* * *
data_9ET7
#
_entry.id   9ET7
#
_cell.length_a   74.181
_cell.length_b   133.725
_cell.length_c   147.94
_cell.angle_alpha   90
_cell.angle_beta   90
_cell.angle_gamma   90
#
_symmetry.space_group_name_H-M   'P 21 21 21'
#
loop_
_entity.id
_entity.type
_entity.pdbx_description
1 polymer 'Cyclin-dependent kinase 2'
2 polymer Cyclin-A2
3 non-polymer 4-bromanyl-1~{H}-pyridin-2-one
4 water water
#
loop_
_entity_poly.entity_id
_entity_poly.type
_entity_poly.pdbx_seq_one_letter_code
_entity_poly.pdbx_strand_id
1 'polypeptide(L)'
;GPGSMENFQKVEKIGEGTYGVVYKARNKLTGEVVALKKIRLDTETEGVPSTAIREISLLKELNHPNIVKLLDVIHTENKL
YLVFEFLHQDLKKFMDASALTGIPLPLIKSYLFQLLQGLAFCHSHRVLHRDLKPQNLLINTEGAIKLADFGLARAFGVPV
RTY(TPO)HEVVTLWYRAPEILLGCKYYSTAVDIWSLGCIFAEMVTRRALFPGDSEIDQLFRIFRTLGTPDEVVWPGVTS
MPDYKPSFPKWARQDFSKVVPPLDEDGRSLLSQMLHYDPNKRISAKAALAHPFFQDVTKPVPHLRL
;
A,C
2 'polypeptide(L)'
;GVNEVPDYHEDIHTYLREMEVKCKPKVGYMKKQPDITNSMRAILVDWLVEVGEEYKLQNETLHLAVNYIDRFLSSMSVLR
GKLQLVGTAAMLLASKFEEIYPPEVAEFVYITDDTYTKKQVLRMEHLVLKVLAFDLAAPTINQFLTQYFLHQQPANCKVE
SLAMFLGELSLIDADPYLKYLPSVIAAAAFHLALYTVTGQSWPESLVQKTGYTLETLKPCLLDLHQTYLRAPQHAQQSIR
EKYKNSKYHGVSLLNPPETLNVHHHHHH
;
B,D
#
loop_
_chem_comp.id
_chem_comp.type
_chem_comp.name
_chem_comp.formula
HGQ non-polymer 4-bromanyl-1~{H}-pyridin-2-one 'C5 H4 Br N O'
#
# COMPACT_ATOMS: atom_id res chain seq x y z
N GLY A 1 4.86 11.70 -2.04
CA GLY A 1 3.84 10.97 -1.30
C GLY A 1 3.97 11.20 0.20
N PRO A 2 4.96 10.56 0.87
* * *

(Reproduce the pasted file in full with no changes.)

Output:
data_9ET7
#
_entry.id   9ET7
#
_cell.length_a   74.181
_cell.length_b   133.725
_cell.length_c   147.94
_cell.angle_alpha   90
_cell.angle_beta   90
_cell.angle_gamma   90
#
_symmetry.space_group_name_H-M   'P 21 21 21'
#
loop_
_entity.id
_entity.type
_entity.pdbx_description
1 polymer 'Cyclin-dependent kinase 2'
2 polymer Cyclin-A2
3 non-polymer 4-bromanyl-1~{H}-pyridin-2-one
4 water water
#
loop_
_entity_poly.entity_id
_entity_poly.type
_entity_poly.pdbx_seq_one_letter_code
_entity_poly.pdbx_strand_id
1 'polypeptide(L)'
;GPGSMENFQKVEKIGEGTYGVVYKARNKLTGEVVALKKIRLDTETEGVPSTAIREISLLKELNHPNIVKLLDVIHTENKL
YLVFEFLHQDLKKFMDASALTGIPLPLIKSYLFQLLQGLAFCHSHRVLHRDLKPQNLLINTEGAIKLADFGLARAFGVPV
RTY(TPO)HEVVTLWYRAPEILLGCKYYSTAVDIWSLGCIFAEMVTRRALFPGDSEIDQLFRIFRTLGTPDEVVWPGVTS
MPDYKPSFPKWARQDFSKVVPPLDEDGRSLLSQMLHYDPNKRISAKAALAHPFFQDVTKPVPHLRL
;
A,C
2 'polypeptide(L)'
;GVNEVPDYHEDIHTYLREMEVKCKPKVGYMKKQPDITNSMRAILVDWLVEVGEEYKLQNETLHLAVNYIDRFLSSMSVLR
GKLQLVGTAAMLLASKFEEIYPPEVAEFVYITDDTYTKKQVLRMEHLVLKVLAFDLAAPTINQFLTQYFLHQQPANCKVE
SLAMFLGELSLIDADPYLKYLPSVIAAAAFHLALYTVTGQSWPESLVQKTGYTLETLKPCLLDLHQTYLRAPQHAQQSIR
EKYKNSKYHGVSLLNPPETLNVHHHHHH
;
B,D
#
loop_
_chem_comp.id
_chem_comp.type
_chem_comp.name
_chem_comp.formula
HGQ non-polymer 4-bromanyl-1~{H}-pyridin-2-one 'C5 H4 Br N O'
#
# COMPACT_ATOMS: atom_id res chain seq x y z
N GLY A 1 4.86 11.70 -2.04
CA GLY A 1 3.84 10.97 -1.30
C GLY A 1 3.97 11.20 0.20
N PRO A 2 4.96 10.56 0.87